7 questions you need to be asking regularly to ensure your business is on the right track
Business plans were my life when I was employed as an Accountant, however when I started my small business journey I never never created a business plan. My small business happened to be a franchise, so the business model is sound, I had done my research and therefore assumed the business should just work.
I soon realised that business model is not a business plan. Each business unit is different and you still need to plan how to make the best profit you can from the business you operate, regardless if’s a franchise or you’re building a company from the ground up.
When I was a franchisee I kept it simple and as a result my business plan was more of a business road map, it gave me the directions I needed to get to the destination I wanted. In this case the destination was the profit that I identified in my budgets.
To be sure that I achieved my budgeted profit I always asked myself these 7 questions and the answers became my business plan (road map). In short, I was planning my road trip to profit.
1. What turnover can I achieve?
It was exciting to play around with a budget and in doing so I would identify a number of top line sales figures. Which was the most achievable and what did it looked like on a daily and weekly basis? It is amazing when you identify a figure; name it and set it as a daily and/or weekly goal, how quickly it becomes a reality. You will get to your planning session next year and realise that you have in fact met your sales target.
2. What am I going to do to increase sales?
The key to increasing the sales is to work with your average transaction value (ATV). Identify your ATV from previous Profit and Loss reports, if the same number of customers visit your store in the coming year, how much would they have to spend each time to meet your new budgeted sales figure? Once you know your new ATV, it becomes the figure that your staff will aim to meet daily to ensure you reach your budgeted sales figure. Look for easy up-sells in your business that can be added to every sale and train your staff on how to up-sell each and every time.
3. How am I going to improve profitability?
Increasing your sales is only one step towards increasing the profitability. The other areas are your COGS(Cost of Goods Sold) and labour. Now is the time to cost out your weekly roster and look for ways to reduce your labour cost when compared to your new projected weekly sales figure. It is also the time you look at your COGS expense and compare it with others in the same type of business as you (see ATO small business benchmarks) to see if it needs improvement and if so how are you going to go about it?
4. Can I increase customer loyalty?
Loyal customers are your bread and butter, increasing the number of times they visit during the week, month or yearly dramatically your overall sales figure. Not only are you increasing the amount they spend each visit (question two) but you are also aiming to increase the number of times they visit each week. The simplest way of doing this is by having limited timeframe offers that only appear periodically.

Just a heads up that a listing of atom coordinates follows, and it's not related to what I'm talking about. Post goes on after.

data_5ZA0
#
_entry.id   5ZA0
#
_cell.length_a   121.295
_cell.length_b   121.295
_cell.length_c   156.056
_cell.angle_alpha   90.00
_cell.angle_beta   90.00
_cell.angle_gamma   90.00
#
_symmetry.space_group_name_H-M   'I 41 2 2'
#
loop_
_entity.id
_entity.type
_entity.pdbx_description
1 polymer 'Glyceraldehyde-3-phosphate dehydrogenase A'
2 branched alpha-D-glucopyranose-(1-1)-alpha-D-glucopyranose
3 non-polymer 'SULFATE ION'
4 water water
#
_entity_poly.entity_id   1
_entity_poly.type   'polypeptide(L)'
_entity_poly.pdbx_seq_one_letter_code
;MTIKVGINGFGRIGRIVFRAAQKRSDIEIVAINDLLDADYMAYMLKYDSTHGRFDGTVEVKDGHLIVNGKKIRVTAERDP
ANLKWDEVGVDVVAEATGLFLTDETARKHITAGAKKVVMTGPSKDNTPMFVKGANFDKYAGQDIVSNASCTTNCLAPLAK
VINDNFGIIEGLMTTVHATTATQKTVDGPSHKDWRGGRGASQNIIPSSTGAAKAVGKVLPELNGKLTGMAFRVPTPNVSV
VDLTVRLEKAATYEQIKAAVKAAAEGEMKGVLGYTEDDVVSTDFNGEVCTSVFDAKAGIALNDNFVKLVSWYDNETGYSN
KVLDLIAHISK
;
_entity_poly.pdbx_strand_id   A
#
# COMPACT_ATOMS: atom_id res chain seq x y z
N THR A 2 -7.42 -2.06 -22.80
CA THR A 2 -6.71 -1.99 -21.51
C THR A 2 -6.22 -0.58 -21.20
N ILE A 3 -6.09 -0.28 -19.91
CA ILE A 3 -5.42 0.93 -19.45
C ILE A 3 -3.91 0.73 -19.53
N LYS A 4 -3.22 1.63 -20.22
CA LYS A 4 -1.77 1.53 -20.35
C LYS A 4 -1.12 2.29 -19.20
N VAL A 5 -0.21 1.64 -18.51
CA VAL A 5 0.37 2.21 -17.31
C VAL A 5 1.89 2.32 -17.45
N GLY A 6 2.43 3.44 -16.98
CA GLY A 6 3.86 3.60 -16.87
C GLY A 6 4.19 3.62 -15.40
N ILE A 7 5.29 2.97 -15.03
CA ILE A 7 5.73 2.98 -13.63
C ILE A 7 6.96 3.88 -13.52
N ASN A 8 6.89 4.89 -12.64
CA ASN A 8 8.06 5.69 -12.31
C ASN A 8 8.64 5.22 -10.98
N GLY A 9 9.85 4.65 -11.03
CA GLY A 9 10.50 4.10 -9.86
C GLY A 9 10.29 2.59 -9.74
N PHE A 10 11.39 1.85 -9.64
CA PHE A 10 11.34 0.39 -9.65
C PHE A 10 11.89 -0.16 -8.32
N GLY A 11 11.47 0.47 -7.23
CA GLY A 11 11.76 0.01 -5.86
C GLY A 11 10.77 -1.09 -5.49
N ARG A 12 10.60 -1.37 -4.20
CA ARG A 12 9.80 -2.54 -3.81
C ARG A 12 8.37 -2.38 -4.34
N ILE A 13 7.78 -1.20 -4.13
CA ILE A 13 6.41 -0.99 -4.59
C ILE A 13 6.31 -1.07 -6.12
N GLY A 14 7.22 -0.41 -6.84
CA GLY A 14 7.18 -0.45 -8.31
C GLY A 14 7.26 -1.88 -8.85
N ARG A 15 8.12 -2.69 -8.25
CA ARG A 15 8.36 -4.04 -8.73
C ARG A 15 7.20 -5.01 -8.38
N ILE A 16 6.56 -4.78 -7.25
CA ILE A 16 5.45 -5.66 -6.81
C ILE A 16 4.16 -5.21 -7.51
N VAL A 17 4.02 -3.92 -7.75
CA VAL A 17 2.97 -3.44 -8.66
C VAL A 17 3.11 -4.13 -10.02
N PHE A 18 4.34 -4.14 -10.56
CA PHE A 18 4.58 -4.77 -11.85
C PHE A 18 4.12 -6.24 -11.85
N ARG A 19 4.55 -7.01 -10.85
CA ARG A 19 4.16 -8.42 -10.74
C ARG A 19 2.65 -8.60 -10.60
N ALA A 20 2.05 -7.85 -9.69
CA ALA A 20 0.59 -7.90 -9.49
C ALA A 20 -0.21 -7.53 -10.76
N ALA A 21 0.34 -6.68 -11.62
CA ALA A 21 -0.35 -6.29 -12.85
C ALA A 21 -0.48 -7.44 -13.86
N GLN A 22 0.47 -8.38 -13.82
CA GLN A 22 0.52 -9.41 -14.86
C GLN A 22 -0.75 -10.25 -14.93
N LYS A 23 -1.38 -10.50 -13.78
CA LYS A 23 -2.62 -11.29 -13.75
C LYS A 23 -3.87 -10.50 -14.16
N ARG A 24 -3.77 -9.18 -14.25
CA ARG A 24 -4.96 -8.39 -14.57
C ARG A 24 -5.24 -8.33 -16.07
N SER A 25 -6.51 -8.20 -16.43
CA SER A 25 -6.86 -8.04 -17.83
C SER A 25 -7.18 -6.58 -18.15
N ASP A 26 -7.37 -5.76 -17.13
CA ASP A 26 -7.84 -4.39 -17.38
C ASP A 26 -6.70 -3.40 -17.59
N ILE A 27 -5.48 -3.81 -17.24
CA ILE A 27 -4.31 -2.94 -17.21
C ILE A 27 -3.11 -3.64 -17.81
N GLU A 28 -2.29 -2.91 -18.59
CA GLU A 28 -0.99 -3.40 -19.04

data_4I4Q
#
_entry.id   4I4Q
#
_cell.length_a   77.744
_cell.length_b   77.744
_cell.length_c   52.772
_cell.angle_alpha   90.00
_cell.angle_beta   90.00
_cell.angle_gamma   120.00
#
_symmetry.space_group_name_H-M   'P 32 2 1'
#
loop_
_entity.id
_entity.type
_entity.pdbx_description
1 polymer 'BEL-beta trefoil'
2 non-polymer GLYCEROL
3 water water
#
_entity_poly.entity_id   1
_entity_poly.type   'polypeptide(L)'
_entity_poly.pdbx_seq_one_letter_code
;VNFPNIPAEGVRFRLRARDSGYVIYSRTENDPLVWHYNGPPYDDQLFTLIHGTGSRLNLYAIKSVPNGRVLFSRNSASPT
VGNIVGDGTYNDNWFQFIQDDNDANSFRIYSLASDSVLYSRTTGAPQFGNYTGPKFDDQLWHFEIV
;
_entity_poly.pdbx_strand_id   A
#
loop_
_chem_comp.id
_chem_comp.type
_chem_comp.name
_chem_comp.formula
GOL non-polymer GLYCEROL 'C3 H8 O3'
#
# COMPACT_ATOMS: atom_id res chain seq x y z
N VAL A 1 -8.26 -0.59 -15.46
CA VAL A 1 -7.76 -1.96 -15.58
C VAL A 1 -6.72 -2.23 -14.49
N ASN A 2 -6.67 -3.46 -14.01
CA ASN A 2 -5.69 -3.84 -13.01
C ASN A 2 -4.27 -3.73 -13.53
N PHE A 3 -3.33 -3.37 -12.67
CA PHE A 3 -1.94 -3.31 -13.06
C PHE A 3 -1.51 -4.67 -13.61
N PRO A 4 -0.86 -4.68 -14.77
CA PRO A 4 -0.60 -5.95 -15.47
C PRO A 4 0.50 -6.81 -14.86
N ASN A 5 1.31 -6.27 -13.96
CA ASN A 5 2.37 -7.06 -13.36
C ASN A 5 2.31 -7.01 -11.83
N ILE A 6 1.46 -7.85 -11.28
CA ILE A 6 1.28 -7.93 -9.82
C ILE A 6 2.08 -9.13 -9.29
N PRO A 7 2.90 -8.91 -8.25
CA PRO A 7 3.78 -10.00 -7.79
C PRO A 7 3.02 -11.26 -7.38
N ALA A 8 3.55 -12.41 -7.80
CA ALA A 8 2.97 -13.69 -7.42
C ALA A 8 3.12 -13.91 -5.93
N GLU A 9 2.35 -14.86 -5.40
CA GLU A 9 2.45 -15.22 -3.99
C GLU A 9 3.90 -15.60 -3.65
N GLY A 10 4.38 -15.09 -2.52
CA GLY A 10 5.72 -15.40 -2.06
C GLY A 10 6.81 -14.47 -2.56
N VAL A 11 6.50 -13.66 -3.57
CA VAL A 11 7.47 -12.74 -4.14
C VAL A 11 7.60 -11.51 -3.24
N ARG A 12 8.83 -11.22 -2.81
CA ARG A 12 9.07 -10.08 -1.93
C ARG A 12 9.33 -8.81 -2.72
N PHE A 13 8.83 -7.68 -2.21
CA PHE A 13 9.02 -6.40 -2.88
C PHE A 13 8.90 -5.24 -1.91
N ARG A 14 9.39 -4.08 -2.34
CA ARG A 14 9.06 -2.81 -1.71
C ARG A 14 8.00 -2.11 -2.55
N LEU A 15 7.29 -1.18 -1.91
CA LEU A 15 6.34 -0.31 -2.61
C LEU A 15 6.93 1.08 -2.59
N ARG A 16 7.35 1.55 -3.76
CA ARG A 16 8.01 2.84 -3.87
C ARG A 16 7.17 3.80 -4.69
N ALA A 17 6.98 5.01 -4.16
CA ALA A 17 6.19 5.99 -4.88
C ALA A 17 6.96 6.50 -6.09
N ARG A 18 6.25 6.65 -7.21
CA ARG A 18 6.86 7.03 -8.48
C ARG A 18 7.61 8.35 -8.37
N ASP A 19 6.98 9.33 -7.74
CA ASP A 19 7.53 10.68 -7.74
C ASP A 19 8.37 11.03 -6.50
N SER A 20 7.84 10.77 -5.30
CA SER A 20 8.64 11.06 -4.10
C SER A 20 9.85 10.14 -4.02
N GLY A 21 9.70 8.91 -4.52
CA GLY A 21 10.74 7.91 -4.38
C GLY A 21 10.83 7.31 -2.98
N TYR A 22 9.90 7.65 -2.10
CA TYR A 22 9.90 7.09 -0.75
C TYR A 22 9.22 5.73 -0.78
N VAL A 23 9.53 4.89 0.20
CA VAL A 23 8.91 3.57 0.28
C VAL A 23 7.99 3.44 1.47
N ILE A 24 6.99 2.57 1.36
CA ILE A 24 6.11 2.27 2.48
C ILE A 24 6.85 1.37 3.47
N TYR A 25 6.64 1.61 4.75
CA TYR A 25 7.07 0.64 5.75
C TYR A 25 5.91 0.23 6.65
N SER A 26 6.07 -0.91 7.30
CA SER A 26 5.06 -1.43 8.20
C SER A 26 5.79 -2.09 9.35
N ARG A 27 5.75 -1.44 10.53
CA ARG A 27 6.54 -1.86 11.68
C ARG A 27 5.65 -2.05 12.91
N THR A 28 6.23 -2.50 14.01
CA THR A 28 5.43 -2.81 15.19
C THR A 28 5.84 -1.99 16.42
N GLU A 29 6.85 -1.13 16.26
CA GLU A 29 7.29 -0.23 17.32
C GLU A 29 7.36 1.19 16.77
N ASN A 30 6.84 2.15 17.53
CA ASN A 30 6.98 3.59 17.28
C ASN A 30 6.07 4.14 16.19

5. Do I have the right staff?
So often employees are hired because they are available on the day or turned up when you were desperate for staff, not because they are good at selling or customer service or have the right product knowledge. They filled a need at the time and that’s it. It is important that you do a staff audit and see what skills are missing to ascertain what training is required. Too often staff are not doing what you want because you have not trained them to do what you want. Create a training plan using the results of your staff audit.
6. How do I communicate with my staff?
One of the most challenging aspects of employees is communicating with them in a way that they turn up for shifts on time and know what they have to do when they get to work. How do your staff know what budget they have to meet for the day and what ATV they need to achieve? There are many ways to keep staff up to date but you need to identify what goals and budgets you want to share, how to share them and then how to monitor them.
7. What are my goals and missions?
Finally, there is more than just the budget goals that lead to success, there are also other goals such as having a yearly family holiday, having a regular day off each week or winning certain awards. Take the time to identify both personal and business goals for the coming year.
It is a common saying in business that most businesses don’t plan to fail they simply fail to plan and this is so true. By taking the time to plan your year ahead, you are increasing the opportunity for success.
Like this article? Sign up here to get more CCIQ insights.
About the contributor:
Elizabeth Gillam is the founder and CEO of Franchisee Success, a company that specialises in creating High Performance Franchisees through education and mentoring. Having owned and operated three franchised food businesses; Elizabeth advises franchisees on how to operate a profitable franchise business which begins by choosing the right franchise opportunity. Website: